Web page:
Fat Ogre Games & Comics

A customer entering Fat Ogre Games & Comics any night of the week will not only discover hundreds of comics, games and novelty items nestled among the shop's shelves, but could also step into a diverse, passionate community of gamers engrossed in a tournament steeped in fantasy and fun.

"There is no more nerd stereotype," owner Rob Meerscheidt said. "I've got entire high school football teams that play Dungeons & Dragons. College kids galore during the summer show up to play Magic: The Gathering. Doctors, lawyers and engineers [play] war games, plus read comics."

Offering comics and tabletop games, Meerscheidt opened Fat Ogre in May 2007 at its first location on Sawdust Road. The store moved to the much larger 4,000-square-foot location about a mile east on Sawdust Road about 10 months ago and has begun re-establishing business after the relocation, he said

"It's a much busier location," he said. "We get a lot more families in here now, and it's a lot more spacious. The product is spread out better, and it's a lot more friendly shopping environment."

Meerscheidt was the director of an information technology department for an oil spill cleanup company before opening the store. He developed an interest in role-playing books shortly before opening Fat Ogre, which made him realize the need for the business in the area.

"I kind of got a little bit addicted to buying the books and eventually [book stores] started not having things that I wanted," he said.

The store showcases a variety of miniature war games, including Warhammer 40,000 and Warhammer Fantasy; World War II-based games, such as Bolt Action and Flames of War; science fiction games, such as War Machine; and pre-painted miniatures, such as Hero Clix.

Several tabletops are available for those looking to play in tournaments, complete with miniature terrain, buildings and vegetation. Meerscheidt said games can included as few as two people, while tournaments can range from six to 40 players.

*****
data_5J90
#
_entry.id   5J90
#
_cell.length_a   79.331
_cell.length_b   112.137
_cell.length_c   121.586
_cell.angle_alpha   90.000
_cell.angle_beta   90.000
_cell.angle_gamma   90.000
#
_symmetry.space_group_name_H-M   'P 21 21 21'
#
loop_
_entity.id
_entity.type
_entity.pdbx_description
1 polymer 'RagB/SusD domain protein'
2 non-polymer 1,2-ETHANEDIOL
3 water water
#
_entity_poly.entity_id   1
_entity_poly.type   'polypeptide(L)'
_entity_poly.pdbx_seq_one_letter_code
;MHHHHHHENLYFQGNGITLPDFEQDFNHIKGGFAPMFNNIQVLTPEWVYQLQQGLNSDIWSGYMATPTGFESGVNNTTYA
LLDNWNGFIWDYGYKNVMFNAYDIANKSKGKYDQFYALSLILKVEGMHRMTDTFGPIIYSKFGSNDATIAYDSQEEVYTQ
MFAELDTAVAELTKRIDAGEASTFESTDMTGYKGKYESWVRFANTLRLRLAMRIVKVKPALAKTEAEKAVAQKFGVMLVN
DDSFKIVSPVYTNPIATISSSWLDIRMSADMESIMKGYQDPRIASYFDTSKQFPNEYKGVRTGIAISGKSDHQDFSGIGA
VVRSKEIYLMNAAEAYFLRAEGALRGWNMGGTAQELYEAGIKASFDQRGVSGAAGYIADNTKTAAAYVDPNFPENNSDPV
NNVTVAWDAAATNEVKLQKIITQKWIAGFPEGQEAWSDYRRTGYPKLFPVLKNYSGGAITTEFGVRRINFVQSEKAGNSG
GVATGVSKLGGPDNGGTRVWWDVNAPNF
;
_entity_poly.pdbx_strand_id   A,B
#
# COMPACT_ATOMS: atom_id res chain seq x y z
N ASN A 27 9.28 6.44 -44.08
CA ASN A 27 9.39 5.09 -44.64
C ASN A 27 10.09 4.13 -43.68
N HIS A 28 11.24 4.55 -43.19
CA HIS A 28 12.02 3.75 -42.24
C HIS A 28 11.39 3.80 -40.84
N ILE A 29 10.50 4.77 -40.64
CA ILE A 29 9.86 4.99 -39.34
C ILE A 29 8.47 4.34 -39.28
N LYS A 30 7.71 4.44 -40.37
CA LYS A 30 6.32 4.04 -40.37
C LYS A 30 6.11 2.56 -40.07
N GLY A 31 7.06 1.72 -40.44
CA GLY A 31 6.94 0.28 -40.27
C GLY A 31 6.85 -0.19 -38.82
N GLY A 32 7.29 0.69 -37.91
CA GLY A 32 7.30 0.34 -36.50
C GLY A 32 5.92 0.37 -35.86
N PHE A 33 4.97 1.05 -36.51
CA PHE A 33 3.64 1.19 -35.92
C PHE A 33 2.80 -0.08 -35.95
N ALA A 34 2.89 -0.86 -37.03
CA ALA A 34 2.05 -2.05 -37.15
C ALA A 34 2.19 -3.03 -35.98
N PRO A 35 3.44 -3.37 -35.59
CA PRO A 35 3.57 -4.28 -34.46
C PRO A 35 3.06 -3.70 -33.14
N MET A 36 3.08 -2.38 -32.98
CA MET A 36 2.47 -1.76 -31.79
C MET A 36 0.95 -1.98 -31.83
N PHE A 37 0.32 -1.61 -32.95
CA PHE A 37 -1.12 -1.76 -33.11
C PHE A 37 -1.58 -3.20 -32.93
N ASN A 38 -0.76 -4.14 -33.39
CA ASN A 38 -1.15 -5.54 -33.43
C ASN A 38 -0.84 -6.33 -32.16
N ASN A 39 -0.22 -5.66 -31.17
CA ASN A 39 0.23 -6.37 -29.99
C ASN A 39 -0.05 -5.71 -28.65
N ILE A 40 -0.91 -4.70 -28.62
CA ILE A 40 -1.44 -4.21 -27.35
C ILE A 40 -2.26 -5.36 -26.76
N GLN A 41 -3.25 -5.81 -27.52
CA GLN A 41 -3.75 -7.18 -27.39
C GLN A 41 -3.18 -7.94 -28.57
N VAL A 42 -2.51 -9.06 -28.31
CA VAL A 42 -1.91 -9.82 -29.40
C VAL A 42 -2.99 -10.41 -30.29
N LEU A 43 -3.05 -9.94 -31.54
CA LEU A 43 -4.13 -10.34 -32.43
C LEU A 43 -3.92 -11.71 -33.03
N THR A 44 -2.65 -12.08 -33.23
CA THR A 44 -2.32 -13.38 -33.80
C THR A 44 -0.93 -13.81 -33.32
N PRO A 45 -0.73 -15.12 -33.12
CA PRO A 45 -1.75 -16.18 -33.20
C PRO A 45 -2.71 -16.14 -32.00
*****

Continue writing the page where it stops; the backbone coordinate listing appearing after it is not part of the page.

Fat Ogre also features role-playing games, such as Dungeons & Dragons and Star Wars, as well as collectible card games, such as Magic: The Gathering and Yu-Gi-Oh, which attract tournaments every week. Meerscheidt said miniature, role-playing and card games provide more of a social gaming atmosphere and more re-playability than video games.

"I guess kids can get into them more, and I see a few here and there, but we lightheartedly call these the 'big boy toys,'" Meerscheidt said. "This is where dad tells momma he's going to the hardware store, and he's here for three-and-a-half hours."

However, Meerscheidt does not solely focus on games, and he said his store offers a wide array of comics, including Marvel, DC, Image, Darkhouse, IDW and even some independent comics. The shop also sells graphic novels, toys, board games and novelty items, including TV brands, such as Doctor Who, Game of Thrones and The Walking Dead.

Meerscheidt said most of his merchandise and comics are new or only a few years old, unlike many aftermarket stores, which sell decades-old comic books and collectibles. He said he hopes to expand to a second location in the future and believes the store's customer service sets it apart from the competition.

"When we get new people in here who don't know what this stuff is, we make them feel at home," he said. "We make them feel like, 'Hey, this is something that's cool; I could get into this,' without overwhelming them."

Daily tournaments

  • Monday: Hero Clix tournament — 6 p.m.
  • Tuesday–Wednesday: Board Game Groups – All day
  • Thursday: Magic the Gathering Draft — 6:30 p.m.
  • Friday: Friday Night Magic — 6:30 p.m.
  • Saturday: Miniature war gaming tournaments — Alternating each week between different games

Fat Ogre Games & Comics, 525 Sawdust Road, Ste. 101, The Woodlands, 281-292-8444, www.fatogre.com

Hours: Sun. 11 a.m.—7 p.m., Mon.—Thu. 11 a.m.—9 p.m., Fri. 11 a.m.—10 p.m., Sat. 10 a.m.—10 p.m.

By Matt Stephens
Matt Stephens joined Community Impact Newspaper in December 2012. A Tomball native and a graduate of the University of Texas at Austin, Matt joined as a reporter for The Woodlands team before being promoted to help launch the Spring | Klein edition in spring of 2014 and later to North Houston managing editor in late 2015. He has served as managing editor to the Phoenix and Nashville papers since August 2020.